They were in full agreement. Bigfoot is cool. We wish we’d see him. But when he’s having a good day. Because my Sasquatch is also kind of moody and Byronesque. He’s curious about us and watches us all the time, and most of the time he finds us as amusing as we would find the fox cubs or coyote pups denning in our gully. But we’re capable of a lot more destruction than a fox or a coyote (I know my fellow hobby and real farmers will disagree with me here but it’s okay, I’m secure enough to disagree with you).
I mean. What happens to the raccoons that raid your prize blackberry bushes every night?
Twenty-Two City, right?
They’re cute as hell but they’re also smaller than us and when it comes to our hand-cultivated fruits and veggies we show no mercy, do we?
I feel like the people who’ve had bad Sasquatch experiences might be kind of jerks anyhow. I mean, what exactly were you doing when the Sasquatch threw the boulder at you, Jim? Pooping on a fairy circle?
We all know you’ve had that boulder coming for a long time, Jim.
We all know.
What I admire most about Squatch, though, is the ease with which he’s able to just be, in his world. Legend has it that Sasquatch can disappear before your very eyes. Whether that’s by paranormal woowoo magic or just a primal ability to become some mundane detail of the environment itself based on years and years of good clean woodsy living depends on who you ask. Regardless of the physics, though, Sasquatch is just human enough for us to relate to, but not so human that he and the forest are out of touch with one another.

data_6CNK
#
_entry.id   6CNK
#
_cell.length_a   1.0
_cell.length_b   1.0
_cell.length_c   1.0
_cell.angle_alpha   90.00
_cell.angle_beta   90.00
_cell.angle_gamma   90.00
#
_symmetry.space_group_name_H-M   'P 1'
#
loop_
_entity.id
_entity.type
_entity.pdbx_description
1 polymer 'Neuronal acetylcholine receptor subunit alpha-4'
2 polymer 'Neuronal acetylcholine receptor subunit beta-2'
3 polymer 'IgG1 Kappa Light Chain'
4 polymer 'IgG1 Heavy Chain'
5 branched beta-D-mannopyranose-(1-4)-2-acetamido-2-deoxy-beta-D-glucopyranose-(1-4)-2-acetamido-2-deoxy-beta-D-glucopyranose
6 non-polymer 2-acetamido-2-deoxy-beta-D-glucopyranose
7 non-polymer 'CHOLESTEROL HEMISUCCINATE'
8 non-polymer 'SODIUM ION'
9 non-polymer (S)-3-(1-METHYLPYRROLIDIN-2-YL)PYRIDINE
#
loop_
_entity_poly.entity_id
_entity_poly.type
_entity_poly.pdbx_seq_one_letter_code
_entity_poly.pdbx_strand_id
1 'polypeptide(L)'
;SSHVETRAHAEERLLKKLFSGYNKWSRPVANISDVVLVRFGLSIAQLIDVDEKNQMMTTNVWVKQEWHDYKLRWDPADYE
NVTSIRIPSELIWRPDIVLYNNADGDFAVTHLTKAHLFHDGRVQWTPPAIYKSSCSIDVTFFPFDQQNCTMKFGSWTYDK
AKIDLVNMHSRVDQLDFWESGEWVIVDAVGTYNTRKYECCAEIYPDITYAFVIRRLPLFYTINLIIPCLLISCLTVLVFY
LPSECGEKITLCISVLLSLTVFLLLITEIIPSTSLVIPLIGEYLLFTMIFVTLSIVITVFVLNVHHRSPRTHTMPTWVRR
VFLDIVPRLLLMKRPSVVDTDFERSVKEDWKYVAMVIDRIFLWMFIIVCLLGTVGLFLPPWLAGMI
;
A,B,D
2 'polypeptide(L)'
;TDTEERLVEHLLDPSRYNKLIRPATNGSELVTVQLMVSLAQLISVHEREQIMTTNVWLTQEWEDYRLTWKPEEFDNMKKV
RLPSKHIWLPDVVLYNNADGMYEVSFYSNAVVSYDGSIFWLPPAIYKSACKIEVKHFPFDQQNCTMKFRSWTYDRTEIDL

Sasquatch is, like, the ultimate off-the-grid homesteader without all the human taint of religious zealotry or paranoid delusions of grandeur and persecution. No clandestine meth labs or popup bomb factories at Squatch’s cabin. Just some venison jerky and a soft, warm den.
I mean, you gotta respect my guy. Or girl. Because best believe Bigfoot women don’t need a Head of the Household. Fist bump, Madam Squatch. I’d tear you into jerky strips too, if you got between me and my baby squatches. You’re cool…humanoids. And I like your inverted sequoia sculptures. too.
Every spring about this time, right around the last Full Moon before trout season starts (how’s that for some Farmer’s Almanac Mountain Woman Meteorology) – this full moon, tonight – I’m able to open my windows at any time from dusk to dawn and hear the peppers singing love songs to woo the senses out of their future baby frog mamas, and it’s pretty much my favorite thing. It’s the seasonal experiences that keep me grounded in the physical world. Were it not for the anticipation of falling asleep to a peeper serenade I’d be up all night just thinking, and worrying, and stressing out for what ultimately amounts to less than nothing at all, in the end.
And it’s always around this time that something out there starts making an unholy racket and, on very still nights, I can hear the dull echo of wood on wood across the street, seeming to move back and forth between West Road and Route 957, and I’m reminded of every single time Bobo made me laugh as I avoided work and other responsibilities by watching Finding Bigfoot all afternoon. And evening, And night. And very early morning. I know it’s just a function of the trees contracting as their sun-warmed trunks and branches shiver through the night, waiting for the transitional season to give way to a more consistent warmth and humidity in summer. But I love the idea that someone out there hears it, and hears Sasquatch, and I think what I love most, maybe, is the idea – however far-fetched – that an entire community of bipedal humanoid hermits live among us entirely on their own terms.
When they want to be seen, they are. When they don’t want to be seen, they aren’t.